Noncompete agreements (also called covenants-not-to-compete) are contracts and require certain legal formalities to be valid and enforceable. One of the necessary elements for a valid noncompete agreement is “consideration.” Consideration is value paid for a promise. For example, if you sign a contract with a man, agreeing to buy his car, his consideration is the car which he promises to give to you. Your consideration is the money that you pay for the car.
In the employment context, an employer must give the employee consideration for signing a noncompete agreement. As a general rule, when a noncompete agreement is attached to, or made a part of, an employment contract or offer, the employer’s agreement to hire the employee is sufficient consideration to support the employee’s promise not to compete upon the termination of the employment.
The more difficult question is, “what happens when the employee has already been working on the job for months or years and is then confronted by his employer with a request to sign a noncompete”? This situation arises more frequently than you think. In a recent case from Texas ( Powerhouse Prods., Inc. v. Scott , 2008 WL 3196174, Dallas Aug. 8, 2008), a court ruled that the noncompete was not valid because continued employment cannot support a non-compete agreement. In other words, the court required the employer to give or pay the employee something more (like a bonus) in return for signing the noncompete.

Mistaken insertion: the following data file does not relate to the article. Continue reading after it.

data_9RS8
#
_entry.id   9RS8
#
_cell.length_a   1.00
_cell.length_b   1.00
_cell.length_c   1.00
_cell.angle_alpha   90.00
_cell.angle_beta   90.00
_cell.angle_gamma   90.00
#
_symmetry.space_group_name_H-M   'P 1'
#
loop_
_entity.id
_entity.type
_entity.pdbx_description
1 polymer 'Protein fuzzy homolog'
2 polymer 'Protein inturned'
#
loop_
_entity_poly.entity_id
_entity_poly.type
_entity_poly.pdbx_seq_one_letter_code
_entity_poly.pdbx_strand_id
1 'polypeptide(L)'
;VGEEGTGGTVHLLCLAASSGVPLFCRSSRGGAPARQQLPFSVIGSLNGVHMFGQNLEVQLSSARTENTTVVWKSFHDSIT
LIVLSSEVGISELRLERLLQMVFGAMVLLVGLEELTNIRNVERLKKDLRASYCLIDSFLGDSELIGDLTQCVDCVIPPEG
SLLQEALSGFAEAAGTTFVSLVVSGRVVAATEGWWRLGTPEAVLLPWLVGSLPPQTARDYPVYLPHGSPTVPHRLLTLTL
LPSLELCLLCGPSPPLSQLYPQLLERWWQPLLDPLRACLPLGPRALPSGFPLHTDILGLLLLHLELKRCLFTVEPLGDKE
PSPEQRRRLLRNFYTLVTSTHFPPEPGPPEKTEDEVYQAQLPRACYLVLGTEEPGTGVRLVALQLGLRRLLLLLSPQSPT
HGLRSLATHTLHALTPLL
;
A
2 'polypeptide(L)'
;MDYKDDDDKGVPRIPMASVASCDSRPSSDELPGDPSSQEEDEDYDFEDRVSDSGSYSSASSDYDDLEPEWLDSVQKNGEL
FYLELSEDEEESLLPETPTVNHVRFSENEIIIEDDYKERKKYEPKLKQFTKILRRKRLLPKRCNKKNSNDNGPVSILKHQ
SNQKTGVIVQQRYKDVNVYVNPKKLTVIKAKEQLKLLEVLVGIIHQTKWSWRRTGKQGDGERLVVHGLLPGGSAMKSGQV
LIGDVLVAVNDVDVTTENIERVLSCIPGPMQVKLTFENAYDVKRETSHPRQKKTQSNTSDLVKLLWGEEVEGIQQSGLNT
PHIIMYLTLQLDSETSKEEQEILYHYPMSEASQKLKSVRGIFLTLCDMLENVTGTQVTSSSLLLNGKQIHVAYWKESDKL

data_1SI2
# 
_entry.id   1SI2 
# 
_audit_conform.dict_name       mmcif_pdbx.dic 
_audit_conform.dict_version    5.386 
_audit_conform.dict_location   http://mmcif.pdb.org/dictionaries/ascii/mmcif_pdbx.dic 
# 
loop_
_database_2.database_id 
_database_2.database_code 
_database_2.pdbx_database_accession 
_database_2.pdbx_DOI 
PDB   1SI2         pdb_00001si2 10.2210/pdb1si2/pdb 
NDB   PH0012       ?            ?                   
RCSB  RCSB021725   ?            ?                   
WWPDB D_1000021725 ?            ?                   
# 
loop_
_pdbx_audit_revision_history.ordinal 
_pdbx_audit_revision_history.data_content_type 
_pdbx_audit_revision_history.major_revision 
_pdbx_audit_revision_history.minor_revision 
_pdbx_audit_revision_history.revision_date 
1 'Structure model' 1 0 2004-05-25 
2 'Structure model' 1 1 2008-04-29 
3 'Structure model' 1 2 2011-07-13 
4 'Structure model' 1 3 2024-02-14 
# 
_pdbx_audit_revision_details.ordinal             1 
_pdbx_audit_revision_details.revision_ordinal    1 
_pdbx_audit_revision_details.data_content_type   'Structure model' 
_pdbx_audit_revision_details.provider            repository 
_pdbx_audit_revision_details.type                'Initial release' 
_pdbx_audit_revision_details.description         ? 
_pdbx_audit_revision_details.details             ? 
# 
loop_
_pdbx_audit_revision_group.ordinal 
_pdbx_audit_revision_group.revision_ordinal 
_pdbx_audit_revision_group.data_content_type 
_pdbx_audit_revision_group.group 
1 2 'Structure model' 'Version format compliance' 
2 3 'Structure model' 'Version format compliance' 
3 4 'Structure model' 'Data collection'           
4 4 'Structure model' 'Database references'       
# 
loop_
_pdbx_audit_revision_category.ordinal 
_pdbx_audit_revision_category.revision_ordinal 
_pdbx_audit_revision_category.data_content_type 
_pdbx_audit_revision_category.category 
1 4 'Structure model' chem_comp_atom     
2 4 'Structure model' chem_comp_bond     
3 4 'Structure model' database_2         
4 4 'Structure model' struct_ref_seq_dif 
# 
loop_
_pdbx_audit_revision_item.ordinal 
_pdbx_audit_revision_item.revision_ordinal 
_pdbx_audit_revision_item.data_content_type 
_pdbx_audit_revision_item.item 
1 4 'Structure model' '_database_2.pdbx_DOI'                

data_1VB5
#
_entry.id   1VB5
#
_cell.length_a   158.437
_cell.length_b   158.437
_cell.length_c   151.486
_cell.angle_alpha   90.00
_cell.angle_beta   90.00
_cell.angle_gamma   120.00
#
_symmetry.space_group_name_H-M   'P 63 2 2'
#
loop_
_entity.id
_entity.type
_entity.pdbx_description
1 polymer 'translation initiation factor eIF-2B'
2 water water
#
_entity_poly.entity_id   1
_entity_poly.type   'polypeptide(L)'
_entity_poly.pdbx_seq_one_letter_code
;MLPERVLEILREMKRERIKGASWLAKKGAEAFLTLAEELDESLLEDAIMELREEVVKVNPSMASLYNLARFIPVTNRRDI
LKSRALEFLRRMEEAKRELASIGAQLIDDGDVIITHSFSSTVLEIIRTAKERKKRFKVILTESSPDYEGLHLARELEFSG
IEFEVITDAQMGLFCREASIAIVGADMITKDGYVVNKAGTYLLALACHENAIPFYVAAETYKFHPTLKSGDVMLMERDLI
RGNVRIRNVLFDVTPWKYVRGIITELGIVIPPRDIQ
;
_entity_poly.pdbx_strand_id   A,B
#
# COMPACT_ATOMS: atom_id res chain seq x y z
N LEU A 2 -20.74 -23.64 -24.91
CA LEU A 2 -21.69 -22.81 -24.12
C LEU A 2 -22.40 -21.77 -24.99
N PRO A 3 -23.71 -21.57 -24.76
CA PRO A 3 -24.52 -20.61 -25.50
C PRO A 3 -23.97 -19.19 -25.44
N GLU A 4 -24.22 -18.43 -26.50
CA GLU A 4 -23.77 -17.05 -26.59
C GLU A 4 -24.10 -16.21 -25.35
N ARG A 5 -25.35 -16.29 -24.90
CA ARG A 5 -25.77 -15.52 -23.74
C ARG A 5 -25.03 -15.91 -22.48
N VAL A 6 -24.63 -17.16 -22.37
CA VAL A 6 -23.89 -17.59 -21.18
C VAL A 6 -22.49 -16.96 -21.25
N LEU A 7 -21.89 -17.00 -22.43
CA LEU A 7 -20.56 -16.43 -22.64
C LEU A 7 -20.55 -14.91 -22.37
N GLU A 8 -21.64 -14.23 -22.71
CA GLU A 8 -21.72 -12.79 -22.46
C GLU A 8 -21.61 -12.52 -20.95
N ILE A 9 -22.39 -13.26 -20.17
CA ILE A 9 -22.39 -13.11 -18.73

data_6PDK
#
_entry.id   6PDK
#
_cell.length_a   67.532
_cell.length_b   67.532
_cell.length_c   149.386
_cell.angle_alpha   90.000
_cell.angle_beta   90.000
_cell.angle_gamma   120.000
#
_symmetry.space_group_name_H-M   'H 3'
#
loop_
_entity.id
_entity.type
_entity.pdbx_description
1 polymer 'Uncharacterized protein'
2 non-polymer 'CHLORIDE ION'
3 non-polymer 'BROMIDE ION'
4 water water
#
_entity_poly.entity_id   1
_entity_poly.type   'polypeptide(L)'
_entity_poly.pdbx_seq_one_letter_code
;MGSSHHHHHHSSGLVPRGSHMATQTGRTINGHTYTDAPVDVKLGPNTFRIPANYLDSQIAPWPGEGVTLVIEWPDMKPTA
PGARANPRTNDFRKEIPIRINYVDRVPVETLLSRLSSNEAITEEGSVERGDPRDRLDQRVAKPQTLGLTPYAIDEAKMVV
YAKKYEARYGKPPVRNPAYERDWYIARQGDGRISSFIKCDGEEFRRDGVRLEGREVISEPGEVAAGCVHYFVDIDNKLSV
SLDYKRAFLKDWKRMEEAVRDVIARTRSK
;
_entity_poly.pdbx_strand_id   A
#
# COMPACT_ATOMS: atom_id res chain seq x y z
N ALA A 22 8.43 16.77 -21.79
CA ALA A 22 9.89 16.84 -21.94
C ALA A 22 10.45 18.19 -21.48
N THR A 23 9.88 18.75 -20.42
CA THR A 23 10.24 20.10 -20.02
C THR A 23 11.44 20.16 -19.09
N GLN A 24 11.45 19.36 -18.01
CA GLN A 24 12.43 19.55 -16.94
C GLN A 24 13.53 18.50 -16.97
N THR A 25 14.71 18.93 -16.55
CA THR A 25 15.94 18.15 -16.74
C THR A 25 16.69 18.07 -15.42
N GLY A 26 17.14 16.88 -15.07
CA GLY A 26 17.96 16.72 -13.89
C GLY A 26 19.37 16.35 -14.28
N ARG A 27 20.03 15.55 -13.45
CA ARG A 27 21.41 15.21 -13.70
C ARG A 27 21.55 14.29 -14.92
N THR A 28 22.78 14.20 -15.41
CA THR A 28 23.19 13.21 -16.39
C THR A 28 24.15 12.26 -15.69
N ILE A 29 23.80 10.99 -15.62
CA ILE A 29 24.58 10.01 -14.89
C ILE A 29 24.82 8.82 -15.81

Virginia courts, disappointingly, have been very inconsistent on this issue and their rulings provide little guidance to the average employee. For example, in 1989, the Virginia Supreme Court (in Paramount Termite Control v. Rector , 238 Va. 171) found continued employment did constitute sufficient consideration to uphold a noncompete agreement signed after employment began. However, one year later a Circuit Court from the City of Richmond held (in Johnson v. E. R. Carpenter , 20 Va. Cir. 380) that the employee’s future at-will employment did not constitute consideration for the employee’s execution of a noncompete agreement.
The advice we provide clients is to proceed carefully.
- These cases are very complicated and fact specific.
- Don’t sign anything without first having your situation and the noncompete agreement reviewed by an experienced employment attorney